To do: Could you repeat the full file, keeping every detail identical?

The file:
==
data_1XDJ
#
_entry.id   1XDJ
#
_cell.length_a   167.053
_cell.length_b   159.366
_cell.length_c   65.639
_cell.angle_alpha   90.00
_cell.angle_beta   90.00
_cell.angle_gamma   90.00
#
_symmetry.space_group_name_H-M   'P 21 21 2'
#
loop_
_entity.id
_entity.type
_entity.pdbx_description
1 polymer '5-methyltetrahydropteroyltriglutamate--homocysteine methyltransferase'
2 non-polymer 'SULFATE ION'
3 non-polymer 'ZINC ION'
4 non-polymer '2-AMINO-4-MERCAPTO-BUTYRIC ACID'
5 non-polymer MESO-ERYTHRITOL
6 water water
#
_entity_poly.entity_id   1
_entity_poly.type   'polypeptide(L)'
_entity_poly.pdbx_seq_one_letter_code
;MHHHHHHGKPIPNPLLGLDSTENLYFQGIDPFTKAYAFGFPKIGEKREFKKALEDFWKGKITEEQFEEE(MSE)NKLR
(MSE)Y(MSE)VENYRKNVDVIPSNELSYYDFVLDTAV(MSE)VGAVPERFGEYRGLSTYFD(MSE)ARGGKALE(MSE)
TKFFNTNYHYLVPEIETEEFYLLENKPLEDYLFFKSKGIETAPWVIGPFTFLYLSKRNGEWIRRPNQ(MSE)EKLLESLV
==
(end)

data_1XDJ
#
_entry.id   1XDJ
#
_cell.length_a   167.053
_cell.length_b   159.366
_cell.length_c   65.639
_cell.angle_alpha   90.00
_cell.angle_beta   90.00
_cell.angle_gamma   90.00
#
_symmetry.space_group_name_H-M   'P 21 21 2'
#
loop_
_entity.id
_entity.type
_entity.pdbx_description
1 polymer '5-methyltetrahydropteroyltriglutamate--homocysteine methyltransferase'
2 non-polymer 'SULFATE ION'
3 non-polymer 'ZINC ION'
4 non-polymer '2-AMINO-4-MERCAPTO-BUTYRIC ACID'
5 non-polymer MESO-ERYTHRITOL
6 water water
#
_entity_poly.entity_id   1
_entity_poly.type   'polypeptide(L)'
_entity_poly.pdbx_seq_one_letter_code
;MHHHHHHGKPIPNPLLGLDSTENLYFQGIDPFTKAYAFGFPKIGEKREFKKALEDFWKGKITEEQFEEE(MSE)NKLR
(MSE)Y(MSE)VENYRKNVDVIPSNELSYYDFVLDTAV(MSE)VGAVPERFGEYRGLSTYFD(MSE)ARGGKALE(MSE)
TKFFNTNYHYLVPEIETEEFYLLENKPLEDYLFFKSKGIETAPWVIGPFTFLYLSKRNGEWIRRPNQ(MSE)EKLLESLV